“A farolito,” I said, proud to show off my local knowledge. “Some people call them luminarias, but Santa Feans are very particular about terminology. Here, luminaria refers to small bonfires. Farolitos are the candles in paper bags. There are electric farolitos too. You’ll see a lot of those along the rooflines of hotels and businesses. They’re pretty but nothing compared to the real ones on Christmas Eve. You’ll love it, Mom. You’ve never seen anything like it.”

Mom shuddered, likely imagining Santa Fe bursting into a spontaneous inferno rather than aglow with thousands of flickering lights. I decided not to tell her about the amazing three-dimensional paper lanterns I’d once seen soaring above the adobe city, lifted by the energy of the candles burning inside them. I needed to work on Mom before I exposed her to flying flames or peppers for breakfast.

Mom was rooting around in her hip pack. “I thought I had a granola bar. This time change and the lack of air are making me light-headed. You need to keep eating too, Rita.”

Eating, I always had covered. I also had a better idea than a squished fanny-pack snack.
“It’s the holidays, Mom. Let’s get some pie.”

************

About the Author

ann-myersAnn Myers writes the Santa Fe Café Mysteries. The first book in the series, Bread of the Dead (2015), introduced café chef and reluctant amateur sleuth, Rita Lafitte. Rita and her friends stir up more trouble in Cinco de Mayhem (March 2016) and Feliz Navidead (October 25, 2016). Ann lives with her husband and extra-large house cat in southern Colorado, where she enjoys cooking, crafts, and cozy mysteries.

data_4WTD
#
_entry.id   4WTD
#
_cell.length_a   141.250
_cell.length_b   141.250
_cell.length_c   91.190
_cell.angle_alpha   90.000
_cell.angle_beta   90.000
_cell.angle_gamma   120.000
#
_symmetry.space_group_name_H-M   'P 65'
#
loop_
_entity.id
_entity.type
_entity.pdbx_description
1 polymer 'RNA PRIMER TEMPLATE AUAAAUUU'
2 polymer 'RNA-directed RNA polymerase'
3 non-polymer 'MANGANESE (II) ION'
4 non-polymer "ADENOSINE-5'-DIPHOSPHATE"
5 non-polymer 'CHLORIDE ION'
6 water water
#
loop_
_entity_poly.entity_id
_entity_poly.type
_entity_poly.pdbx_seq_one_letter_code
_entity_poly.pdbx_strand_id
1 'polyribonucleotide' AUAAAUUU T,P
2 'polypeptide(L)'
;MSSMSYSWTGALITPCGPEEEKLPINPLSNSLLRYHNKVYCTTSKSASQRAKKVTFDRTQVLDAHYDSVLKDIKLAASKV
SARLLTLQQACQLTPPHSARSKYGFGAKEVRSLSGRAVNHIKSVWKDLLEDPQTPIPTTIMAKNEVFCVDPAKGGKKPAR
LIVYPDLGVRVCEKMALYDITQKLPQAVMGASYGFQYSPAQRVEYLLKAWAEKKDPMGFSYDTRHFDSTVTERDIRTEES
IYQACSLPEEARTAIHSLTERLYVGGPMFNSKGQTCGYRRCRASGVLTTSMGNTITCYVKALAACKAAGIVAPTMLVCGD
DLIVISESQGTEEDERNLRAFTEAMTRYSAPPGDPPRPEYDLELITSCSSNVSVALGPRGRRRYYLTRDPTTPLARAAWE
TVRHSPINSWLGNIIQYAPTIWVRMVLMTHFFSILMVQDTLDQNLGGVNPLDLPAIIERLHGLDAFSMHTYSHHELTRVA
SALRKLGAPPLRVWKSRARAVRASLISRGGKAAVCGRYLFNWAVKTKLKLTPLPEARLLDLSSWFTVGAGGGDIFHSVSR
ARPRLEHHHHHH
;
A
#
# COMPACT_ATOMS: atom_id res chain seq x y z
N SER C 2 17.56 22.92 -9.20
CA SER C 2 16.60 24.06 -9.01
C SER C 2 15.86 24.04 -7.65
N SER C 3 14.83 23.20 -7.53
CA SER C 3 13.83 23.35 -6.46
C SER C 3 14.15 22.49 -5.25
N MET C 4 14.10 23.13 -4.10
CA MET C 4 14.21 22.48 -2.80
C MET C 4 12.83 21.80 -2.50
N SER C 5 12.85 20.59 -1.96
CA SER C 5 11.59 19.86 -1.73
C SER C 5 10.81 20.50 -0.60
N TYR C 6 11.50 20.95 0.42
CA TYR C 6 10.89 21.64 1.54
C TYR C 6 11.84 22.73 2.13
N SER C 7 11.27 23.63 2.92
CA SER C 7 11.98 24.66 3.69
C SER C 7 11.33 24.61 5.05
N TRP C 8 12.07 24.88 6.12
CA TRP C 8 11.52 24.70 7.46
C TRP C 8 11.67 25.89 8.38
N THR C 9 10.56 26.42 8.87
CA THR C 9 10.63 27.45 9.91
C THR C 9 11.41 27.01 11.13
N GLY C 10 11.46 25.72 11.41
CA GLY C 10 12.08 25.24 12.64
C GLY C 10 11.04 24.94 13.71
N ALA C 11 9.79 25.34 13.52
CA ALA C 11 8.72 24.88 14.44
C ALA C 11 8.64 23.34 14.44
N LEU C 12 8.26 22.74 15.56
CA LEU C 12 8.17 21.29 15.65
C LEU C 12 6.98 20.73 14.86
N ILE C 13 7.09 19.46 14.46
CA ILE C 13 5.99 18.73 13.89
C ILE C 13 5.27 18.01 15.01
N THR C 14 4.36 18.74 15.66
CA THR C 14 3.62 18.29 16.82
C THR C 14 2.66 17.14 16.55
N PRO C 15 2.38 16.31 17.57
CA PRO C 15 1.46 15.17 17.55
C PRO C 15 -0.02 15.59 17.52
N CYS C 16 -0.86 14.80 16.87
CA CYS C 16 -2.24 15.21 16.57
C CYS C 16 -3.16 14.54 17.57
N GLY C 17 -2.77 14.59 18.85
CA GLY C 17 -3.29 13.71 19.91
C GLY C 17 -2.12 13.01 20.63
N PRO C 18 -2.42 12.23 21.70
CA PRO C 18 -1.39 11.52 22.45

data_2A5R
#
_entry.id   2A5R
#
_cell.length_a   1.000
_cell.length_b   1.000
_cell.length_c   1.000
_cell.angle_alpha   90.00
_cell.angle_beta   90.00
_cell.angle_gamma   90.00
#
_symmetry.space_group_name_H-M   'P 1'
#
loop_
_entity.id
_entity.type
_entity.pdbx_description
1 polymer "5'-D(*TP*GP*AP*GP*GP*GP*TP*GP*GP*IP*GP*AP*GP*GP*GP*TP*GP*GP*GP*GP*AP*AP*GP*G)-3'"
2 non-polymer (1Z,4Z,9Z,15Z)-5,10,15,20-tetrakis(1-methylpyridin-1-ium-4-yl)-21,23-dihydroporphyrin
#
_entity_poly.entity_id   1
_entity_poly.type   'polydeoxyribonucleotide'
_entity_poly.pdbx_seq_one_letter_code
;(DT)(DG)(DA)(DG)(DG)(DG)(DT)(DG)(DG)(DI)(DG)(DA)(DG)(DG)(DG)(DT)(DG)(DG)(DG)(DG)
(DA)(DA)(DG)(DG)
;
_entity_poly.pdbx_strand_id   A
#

You can find Ann online on Facebook at https://www.facebook.com/AnnMyers.writer/ and her website http://www.annmyersbooks.com/

************

Follow the tour:

11/20 Review, Guest post, Showcase @ Lauras Interests
11/21 Showcase @ Books, Dreams, Life
11/22 Showcase @ The Reading Frenzy
11/23 Showcase @ A Dream Within A Dream
11/25 Review @ Book Reviews From an Avid Reader
11/27 Review @ Buried Under Books
11/28 Review @ Rainy Day Ramblings
11/29 Interview @ Writers and Authors
11/30 Review @ 3 Partners in Shopping, Nana, Mommy, &, Sissy, Too!
12/01 Showcase @ The Pen and Muse Book Reviews
12/05 Showcase @ Sapphyrias Book Reviews
12/06 Showcase @ Books Direct
12/07 Interview/Showcase @ CMash Reads
12/08 Showcase @ Lazy Day Books
12/10 Showcase @ A Bookaholic Swede
12/12 Review & Guest post @ Jane Reads
12/12 Review @ Writing Pearls
12/13 Review @ sunny island breezes
12/14 Review @ Hezzi-Ds Books and Cooks
12/15 Review @ Booked on a Feeling
12/16 Review @ Reading Authors
12/18 Interview @ Cozy Up With Kathy
12/19 Review @ Wall-to-wall books
12/20 Review @ Book Babble
12/21 Review @ Bookishly me
12/28 Review @ JBronder Book Reviews
12/29 Showcase @ Bound 2 Escape
12/31 Review & Guest post @ Brooke Blogs

************

Partners in Crime Book Tours